First Impressions – Lupin the Third: Mine Fujiko to Iu Onna

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That was altogether different from any other premiere this season, that’s for sure.

OP: “New Wuthering Heights” by Naruyoshi Kikuchi

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I don’t have a lot of baggage with the “Lupin” franchise one way or the other, so I think I go into this updating with a pretty open mind.  I’ve nothing against the character and enjoy his persona, but I’m not a fan or an expert.  Perhaps the most interesting element going in was the fact that Okada Mari is writing (with Satou Dai assisting), and Michiko to Hatchin director Yamamoto Sayo is in the big chair – the first woman ever to direct a Lupin series.  So this figured to to oversexed and somewhat more female-centered than earlier incarnations – and it doesn’t disappoint there.  But happily, based on the premiere it seems as if Okada’s very particular writing style was a good match for the premise.

Indeed, based on that premiere and on the OP and ED, it looks as if it’s Fujiko Mine (Sawashiro Miyuki, a long, long way from Tegami Bachi here) is the main character.  She’s a thief who has her sights set on the secret formula being used by the leader of the Fraulein Hoyle cult (Cho) to keep his followers hypnotized and happy.  Her plan – as indeed all her plans seem to – revolves around seduction, and she differs from Lupin in her easy way with killing and her disdain for this signature “calling cards”.  The cult leader is a little cleverer than Mine expects, and the arrival of Lupin (Kurita Kanichi, a Lupin veteran) on the scene in search for the same prize complicates her life further.  Having been tipped off in advance (as usual) by Lupin, Inspector Zenigata (Yamadera Kouichi) and his assistant Oscar (yes, Kaji Yuuki) arrive on the scene to clean up the mess the thieves leave behind.

Given that the premise behind the first episode is outlandish to the point of parody (it’s Lupin) the success or failure of the ep was always going to come down to style and execution.  Fortunately, it’s a big hit in that respect.  This is about as sharp and stylish as I remember any Lupin – with it’s abundance of T & A, double entendes and jazzy soundtrack, it reminds me more than anything of a British caper comedy-thriller from the 60’s (I was half-expecting Peter Sellers to turn up any time).  Make no mistake, this is sexy with a capital “S” – Mine is a shameless seductress and not afraid of flashing what she has and using her assets in whatever means necessary to win, and the hilarious antics of the ecchi cult leader are over the top goodness.  It’s too funny to be really racy, but there’s an undeniable sensuality to it – a credit to Yamamoto-sensei’s direction.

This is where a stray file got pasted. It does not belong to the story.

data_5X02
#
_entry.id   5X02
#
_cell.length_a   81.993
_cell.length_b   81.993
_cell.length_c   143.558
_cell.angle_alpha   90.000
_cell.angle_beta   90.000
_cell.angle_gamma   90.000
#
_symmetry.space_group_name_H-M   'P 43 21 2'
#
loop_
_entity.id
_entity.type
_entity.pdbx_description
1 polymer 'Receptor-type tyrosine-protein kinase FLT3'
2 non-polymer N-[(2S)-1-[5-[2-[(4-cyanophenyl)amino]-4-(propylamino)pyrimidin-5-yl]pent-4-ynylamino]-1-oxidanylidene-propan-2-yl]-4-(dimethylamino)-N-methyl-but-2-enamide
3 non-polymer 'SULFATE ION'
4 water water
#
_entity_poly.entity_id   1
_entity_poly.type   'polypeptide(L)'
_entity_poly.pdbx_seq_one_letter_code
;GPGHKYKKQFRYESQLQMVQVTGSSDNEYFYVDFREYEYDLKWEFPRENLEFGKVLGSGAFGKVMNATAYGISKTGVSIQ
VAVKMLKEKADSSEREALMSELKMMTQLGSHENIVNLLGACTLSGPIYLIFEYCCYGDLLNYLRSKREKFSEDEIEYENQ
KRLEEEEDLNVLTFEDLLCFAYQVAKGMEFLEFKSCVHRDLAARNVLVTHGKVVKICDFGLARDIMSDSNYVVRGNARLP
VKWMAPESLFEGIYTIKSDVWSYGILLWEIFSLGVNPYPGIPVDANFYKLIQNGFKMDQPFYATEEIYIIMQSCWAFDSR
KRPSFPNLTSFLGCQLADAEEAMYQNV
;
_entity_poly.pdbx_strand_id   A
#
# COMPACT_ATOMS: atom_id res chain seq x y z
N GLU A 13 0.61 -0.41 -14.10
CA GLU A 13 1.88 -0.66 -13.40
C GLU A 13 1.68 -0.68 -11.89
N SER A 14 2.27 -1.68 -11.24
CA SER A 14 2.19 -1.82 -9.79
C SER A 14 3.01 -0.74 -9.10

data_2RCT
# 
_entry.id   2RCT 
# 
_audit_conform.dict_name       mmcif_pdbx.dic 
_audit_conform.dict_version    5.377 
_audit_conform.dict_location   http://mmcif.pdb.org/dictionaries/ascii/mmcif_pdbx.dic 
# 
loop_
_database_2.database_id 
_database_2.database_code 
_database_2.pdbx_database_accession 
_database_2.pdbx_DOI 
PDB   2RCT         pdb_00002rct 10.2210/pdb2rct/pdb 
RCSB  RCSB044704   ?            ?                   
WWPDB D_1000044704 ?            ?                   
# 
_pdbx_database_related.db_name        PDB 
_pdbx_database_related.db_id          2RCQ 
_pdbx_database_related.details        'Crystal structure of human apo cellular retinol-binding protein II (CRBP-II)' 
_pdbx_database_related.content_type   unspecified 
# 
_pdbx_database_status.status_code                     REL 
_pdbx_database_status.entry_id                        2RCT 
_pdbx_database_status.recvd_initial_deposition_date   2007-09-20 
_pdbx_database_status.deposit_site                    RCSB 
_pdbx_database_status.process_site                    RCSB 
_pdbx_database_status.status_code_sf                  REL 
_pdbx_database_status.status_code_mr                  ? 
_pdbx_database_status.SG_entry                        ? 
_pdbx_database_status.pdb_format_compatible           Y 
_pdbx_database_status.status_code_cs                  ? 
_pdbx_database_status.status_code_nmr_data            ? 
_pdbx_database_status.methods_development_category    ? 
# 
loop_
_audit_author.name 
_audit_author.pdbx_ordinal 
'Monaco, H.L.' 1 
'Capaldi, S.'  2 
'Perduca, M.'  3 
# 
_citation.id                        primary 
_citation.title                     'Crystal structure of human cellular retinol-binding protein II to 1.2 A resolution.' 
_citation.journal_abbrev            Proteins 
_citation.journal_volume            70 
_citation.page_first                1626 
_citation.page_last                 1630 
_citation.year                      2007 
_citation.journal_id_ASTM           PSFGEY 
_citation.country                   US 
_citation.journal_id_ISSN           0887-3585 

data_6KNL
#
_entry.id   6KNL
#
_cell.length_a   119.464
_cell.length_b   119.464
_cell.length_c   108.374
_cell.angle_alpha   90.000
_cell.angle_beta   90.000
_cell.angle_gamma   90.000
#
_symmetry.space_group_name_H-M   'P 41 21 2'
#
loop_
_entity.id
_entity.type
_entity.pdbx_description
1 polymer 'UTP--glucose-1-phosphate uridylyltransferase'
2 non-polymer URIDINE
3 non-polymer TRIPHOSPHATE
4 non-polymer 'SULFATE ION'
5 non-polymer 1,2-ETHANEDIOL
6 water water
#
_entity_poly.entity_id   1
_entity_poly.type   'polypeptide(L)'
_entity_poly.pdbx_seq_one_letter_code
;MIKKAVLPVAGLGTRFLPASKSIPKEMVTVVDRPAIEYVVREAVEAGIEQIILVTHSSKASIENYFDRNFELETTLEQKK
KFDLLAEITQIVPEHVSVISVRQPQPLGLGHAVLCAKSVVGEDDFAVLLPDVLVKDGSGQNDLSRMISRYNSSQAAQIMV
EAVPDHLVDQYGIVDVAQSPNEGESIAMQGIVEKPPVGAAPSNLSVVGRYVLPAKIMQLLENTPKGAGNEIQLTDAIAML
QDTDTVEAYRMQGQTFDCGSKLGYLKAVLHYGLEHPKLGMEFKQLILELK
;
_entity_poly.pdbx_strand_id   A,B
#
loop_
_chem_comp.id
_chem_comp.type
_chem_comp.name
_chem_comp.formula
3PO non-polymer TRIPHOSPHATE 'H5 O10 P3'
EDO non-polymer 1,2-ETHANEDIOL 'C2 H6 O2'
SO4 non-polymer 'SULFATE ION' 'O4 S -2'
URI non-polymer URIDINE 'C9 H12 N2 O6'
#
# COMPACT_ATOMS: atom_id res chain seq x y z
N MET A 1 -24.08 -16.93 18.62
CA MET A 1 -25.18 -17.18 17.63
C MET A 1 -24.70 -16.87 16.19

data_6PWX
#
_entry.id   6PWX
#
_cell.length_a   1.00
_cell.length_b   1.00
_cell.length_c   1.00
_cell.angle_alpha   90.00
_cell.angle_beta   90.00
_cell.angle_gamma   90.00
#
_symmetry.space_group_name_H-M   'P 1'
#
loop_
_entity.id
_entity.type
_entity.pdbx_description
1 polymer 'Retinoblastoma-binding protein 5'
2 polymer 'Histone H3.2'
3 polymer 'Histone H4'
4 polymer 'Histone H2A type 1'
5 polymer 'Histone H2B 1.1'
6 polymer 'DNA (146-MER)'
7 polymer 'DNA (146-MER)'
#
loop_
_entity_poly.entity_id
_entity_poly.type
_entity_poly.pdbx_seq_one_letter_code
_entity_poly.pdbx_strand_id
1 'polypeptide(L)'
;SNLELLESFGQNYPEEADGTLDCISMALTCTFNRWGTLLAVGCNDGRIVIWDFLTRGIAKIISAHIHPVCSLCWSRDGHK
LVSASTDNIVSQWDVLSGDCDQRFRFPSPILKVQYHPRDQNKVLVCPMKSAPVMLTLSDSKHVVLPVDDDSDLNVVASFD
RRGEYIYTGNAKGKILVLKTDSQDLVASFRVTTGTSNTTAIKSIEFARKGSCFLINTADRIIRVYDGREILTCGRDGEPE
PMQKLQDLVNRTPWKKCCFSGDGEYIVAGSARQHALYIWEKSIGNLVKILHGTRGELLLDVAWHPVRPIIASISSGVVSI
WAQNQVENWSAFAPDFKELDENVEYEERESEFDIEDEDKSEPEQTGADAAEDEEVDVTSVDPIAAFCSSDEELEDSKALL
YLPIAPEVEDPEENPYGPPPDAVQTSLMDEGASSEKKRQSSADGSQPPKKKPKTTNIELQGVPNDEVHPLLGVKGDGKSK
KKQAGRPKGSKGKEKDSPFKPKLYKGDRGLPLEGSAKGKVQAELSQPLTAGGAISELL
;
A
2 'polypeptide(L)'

I have to give credit to Okada – whose writing I have a love-hate relationship with – for a lot of the success of the premiere.  She has a good feel for the verbal tennis match between Mine and Lupin, and does a good job of capturing that indefinable something that makes Lupin himself a memorable character.  He’s a supporting player here but clearly one step ahead of Mine, determining to steal her – and even leaving a calling card on her thigh – in order to relieve his boredom (the point of all he does).  They’re a fun pair to watch (and not the only one in the ep).  The series looks great, too – suddenly very busy TMS Entertainment has hit two visual home runs with Lupin and Zetman.  In this case it’s an almost Hirschfeld-style series of connected sketch work, obviously hand-drawn, loyal to the roots of the franchise but pleasingly updated.  The OP and ED animations are simple but elegant, modern and retro at the same time.  In short, this is good stuff – whether the combustible mix of talent involved will be able to maintain it, we’ll have to wait and see.

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ED: “Duty Friend” By NIKIIE

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  1. F

    (Sawashiro Miyuki, a long, long way from Tegami Bachi here)

    You hear Sawashiro's voice, and the first thing you think of is Tegami Bachi!?

    Especially considering she's playing a large-breasted oversexed woman who spends most of the episode naked?

    The Ryouko/Fine joke basically writes itself!

  2. Yes, but that would hardly have called attention to her versatility, would it? Which was the point.

  3. F

    I'm fond of trotting out Puchiko for that.

  4. c

    But she voiced Puchiko when she was 14. Her voice has probably grown since then

  5. Z